Slide the bottom shelf into place for support. Tilt the assembled frame into place. Set the top of the bookcase onto the supports and the hanging strip. Drill countersunk pilot holes along the edges of the bookcase top — two into each support and one every 8 to 10 inches along the hanging strip. Glue and screw the top in place, above.
Step 4: Level the Bookcase
Slide all the shelves into the frame. If some need coaxing, use a rubber mallet to gently tap them into place.
Check the bookcase for level. Place a level on each of the shelves. If one side needs to be raised up, tap thin wood shims under the foot.
Step 5: Plumb the Bookshelf
Hold a level vertically to check the bookcase for plumb. Add shims, as needed. Once the whole piece is plumb and level, tap shims around the bookcase anywhere there is a gap against the wall to make sure the entire frame is tight in the opening. Score the shims with a utility knife, then snap them off flush with the bookcase edge.
Use a stud finder to locate and mark where the wall studs fall just under the hanging strip.
Using a combination bit, drill a screw-shank clearance hole and counterbore hole in the hanging strip at each stud mark. Securely fasten the bookcase to the wall through the pilot holes with 2½-inch screws.
Step 6: Attach the Kick Board
Cut a piece of plywood — the same size as the lowest supports on the frame — to act as a nailer for the kick plate. Slide it under the center of the bottom shelf. Nail through the shelf into the nailer's top edge with 6d finish nails.
Measure the opening under the bottom shelf. Cut a piece of plywood to fit tightly into the space. Put this kick plate into the opening against the nailer and support edges. It should be flush with the bookcase front. Attach it with two 6d finish nails at each of the supports and the center nailer.
Step 7: Scribe the Trim to Fit
Use ½ trim to finish the sides and top of the bookcase. The trim can hang over the inside edge, or be flush.
Hold the trim over a bookcase leg, tight against the wall. Using a level, adjust the trim until it's plumb. Tack it with 6d nails.
Find the widest gap between the trim and wall. Open the scribe to span that gap. Run its point along the wall so the pencil transfers the wall's contours onto the trim. Remove the trim and cut along the scribed line with a jigsaw.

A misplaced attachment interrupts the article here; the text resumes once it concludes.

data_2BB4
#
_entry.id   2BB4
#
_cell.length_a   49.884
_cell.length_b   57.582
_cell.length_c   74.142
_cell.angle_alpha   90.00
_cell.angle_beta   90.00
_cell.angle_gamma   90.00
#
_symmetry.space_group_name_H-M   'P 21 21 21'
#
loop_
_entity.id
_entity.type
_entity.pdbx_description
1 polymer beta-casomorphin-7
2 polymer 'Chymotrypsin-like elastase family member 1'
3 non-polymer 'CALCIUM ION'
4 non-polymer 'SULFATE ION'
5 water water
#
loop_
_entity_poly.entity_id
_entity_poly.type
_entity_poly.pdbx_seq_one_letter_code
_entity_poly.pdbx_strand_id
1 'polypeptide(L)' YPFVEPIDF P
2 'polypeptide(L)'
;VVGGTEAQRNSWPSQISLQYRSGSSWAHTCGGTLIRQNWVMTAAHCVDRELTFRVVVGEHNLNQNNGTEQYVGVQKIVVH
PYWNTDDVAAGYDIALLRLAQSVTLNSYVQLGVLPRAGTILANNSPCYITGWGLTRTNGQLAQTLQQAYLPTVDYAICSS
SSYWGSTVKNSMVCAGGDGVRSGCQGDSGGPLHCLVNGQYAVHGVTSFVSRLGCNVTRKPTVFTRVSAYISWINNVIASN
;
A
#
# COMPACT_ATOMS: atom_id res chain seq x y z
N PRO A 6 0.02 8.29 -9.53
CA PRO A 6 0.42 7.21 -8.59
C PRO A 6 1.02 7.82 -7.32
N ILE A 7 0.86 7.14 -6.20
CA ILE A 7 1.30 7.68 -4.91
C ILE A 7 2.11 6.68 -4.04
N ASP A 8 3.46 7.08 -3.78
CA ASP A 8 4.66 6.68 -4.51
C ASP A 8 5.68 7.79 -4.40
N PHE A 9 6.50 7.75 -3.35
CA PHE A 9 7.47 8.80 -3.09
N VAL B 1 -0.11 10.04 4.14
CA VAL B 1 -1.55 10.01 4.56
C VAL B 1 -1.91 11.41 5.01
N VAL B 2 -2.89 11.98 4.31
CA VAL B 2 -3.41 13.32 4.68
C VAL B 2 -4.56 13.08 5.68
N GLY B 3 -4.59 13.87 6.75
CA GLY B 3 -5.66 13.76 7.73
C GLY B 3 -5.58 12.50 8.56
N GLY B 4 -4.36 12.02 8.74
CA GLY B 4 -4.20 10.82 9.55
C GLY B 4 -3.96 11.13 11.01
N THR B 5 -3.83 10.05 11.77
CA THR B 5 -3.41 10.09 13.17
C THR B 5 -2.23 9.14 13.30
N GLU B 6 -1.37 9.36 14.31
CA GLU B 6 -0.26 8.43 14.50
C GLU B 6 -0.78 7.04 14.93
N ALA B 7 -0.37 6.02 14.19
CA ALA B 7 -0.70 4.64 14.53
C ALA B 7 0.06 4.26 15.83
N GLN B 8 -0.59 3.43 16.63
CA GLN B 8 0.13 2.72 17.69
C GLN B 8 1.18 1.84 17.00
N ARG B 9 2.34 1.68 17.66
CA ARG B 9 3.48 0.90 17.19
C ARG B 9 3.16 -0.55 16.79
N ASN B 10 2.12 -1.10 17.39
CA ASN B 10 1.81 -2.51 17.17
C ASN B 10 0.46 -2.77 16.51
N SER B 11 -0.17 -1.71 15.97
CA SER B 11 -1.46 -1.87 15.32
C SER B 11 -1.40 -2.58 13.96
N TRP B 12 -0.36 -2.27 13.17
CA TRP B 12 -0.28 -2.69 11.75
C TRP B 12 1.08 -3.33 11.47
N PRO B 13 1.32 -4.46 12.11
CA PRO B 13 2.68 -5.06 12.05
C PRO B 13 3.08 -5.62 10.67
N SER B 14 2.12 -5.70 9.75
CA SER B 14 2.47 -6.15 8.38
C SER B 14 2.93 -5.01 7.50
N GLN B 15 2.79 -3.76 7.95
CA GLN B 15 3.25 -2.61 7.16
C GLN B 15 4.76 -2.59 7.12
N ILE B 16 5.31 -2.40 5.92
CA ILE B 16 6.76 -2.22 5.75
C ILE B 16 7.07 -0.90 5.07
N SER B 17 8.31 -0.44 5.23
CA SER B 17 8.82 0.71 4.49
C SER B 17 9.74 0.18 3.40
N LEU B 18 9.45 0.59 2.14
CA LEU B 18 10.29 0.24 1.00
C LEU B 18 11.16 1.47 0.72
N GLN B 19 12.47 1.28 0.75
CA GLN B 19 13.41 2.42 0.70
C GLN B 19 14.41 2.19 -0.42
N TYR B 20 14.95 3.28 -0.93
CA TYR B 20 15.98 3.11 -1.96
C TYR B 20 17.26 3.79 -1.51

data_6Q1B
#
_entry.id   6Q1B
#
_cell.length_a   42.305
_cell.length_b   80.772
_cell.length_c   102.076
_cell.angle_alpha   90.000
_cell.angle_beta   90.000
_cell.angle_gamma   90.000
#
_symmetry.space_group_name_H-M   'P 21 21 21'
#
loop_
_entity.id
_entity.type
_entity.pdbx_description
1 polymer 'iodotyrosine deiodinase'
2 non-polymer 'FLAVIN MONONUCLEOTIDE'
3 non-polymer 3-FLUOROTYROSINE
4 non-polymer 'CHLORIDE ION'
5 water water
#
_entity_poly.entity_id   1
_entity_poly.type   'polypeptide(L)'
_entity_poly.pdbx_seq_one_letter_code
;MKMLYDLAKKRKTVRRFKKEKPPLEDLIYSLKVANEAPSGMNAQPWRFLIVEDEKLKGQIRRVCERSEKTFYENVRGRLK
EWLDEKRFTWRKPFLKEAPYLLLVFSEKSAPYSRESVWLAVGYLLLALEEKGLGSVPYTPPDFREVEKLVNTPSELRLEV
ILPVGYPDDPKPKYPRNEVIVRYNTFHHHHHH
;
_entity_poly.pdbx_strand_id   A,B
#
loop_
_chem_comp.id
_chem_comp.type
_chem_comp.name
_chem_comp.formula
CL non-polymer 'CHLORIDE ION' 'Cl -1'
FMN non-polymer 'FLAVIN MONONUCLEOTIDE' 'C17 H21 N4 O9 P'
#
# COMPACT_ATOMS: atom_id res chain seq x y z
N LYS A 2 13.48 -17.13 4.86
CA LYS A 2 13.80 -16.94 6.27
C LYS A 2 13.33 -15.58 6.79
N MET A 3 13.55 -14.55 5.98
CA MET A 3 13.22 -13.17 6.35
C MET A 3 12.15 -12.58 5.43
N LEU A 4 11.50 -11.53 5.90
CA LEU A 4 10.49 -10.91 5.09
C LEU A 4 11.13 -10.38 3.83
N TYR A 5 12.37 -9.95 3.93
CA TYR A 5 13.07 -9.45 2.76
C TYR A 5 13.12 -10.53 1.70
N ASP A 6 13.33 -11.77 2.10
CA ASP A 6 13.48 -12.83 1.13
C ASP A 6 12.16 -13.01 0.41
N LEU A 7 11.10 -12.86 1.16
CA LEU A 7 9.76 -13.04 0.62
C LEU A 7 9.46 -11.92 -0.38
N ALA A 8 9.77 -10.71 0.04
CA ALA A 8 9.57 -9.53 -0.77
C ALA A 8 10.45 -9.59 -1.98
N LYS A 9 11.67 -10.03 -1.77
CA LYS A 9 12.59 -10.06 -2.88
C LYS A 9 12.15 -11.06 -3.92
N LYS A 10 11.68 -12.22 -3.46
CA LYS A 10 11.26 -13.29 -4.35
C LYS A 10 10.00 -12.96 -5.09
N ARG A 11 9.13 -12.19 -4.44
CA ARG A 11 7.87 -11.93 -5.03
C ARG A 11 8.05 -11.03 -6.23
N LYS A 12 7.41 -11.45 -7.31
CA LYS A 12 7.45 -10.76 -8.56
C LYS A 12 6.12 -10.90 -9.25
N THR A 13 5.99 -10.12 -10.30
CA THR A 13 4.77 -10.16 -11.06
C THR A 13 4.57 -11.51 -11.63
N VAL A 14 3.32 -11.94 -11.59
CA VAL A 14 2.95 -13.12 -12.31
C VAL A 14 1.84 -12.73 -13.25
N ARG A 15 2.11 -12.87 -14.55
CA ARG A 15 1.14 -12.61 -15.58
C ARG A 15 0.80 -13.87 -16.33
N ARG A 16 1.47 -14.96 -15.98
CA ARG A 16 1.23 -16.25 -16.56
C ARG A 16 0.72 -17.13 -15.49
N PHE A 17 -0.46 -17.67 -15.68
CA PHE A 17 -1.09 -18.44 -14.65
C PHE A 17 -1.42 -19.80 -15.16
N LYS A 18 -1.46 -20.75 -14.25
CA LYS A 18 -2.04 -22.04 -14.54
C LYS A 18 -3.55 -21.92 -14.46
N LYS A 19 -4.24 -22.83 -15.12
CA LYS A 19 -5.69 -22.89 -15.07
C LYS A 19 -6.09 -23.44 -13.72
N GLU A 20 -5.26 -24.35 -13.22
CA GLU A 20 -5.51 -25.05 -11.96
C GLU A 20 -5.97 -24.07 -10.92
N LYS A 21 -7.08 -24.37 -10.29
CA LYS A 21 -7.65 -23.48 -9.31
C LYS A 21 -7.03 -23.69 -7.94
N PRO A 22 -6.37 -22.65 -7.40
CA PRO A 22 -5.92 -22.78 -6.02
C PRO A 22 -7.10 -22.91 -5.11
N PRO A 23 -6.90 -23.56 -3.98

Attach the trim with glue and 6d finish nails. Repeat on the other leg.
Cut trim to fit along the top; glue and nail it in place.
Step 8: Apply Nosing to Shelf Faces
Use 1x trim to create a recessed, finished edge on the front of the shelves. To make sure these nosing pieces will fit tightly between the side trim, hold the 1x trim against the front of the shelves and butted to one side. Mark the back of each piece where it meets the other side. Cut each strip at the mark.
Apply glue to the front of the shelf. Nail the nosing into place with 6d finish nails. Start nailing at one end and adjust the nosing as you move down its length so it's perfectly flush along the top of the shelf. Finish each shelf with nosing in the same manner.
Set all the nail heads and fill the holes with putty or a wax pencil to match the color of the stained wood. Finally paint, wax, or polyurethane the entire bookcase.
Scribing Tips to Help With Your DIY Bookshelf
Making a tight, gap-free fit between the side trim of a cabinet and the wall — a process called scribing— is one of those critical skills that separates the real craftsmen from those of us who rely on caulk. But it's not that difficult, once the cabinet is plumb and fastened in place.
- Decide how you want the trim to cover the gap.
- Set the compass to the widest part of the gap. Rest its metal point on the wall and the pencil point on the spot where you want the edge of the trim to land on the cabinet. Your trim must be at least this wide.
- Plumb the trim piece. Hold the trim against the wall with a level on one edge, and adjust the trim until its plumb and still touching the wall. Tack or clamp the trim to the cabinet.
- Mark the edge to be cut.Without changing the compass setting, rest the compass' metal point on the edge where the level was. Keep that point and the pencil point level relative to each other and make a mark on the trim in the vicinity of the widest part of the gap.
- Scribe the edge to be cut. Reset the compass to the widest distance between the mark and the wall. Without changing that setting, hold the metal point against the wall and the pencil point on the trim and run the compass the entire length of the trim to make the scribe line. Be sure to keep both points level the entire time.
- Now take the trim piece down and cut it with a jigsaw along the waste side of scribe line. That way, you'll have some material to sand or plane down for a perfect fit.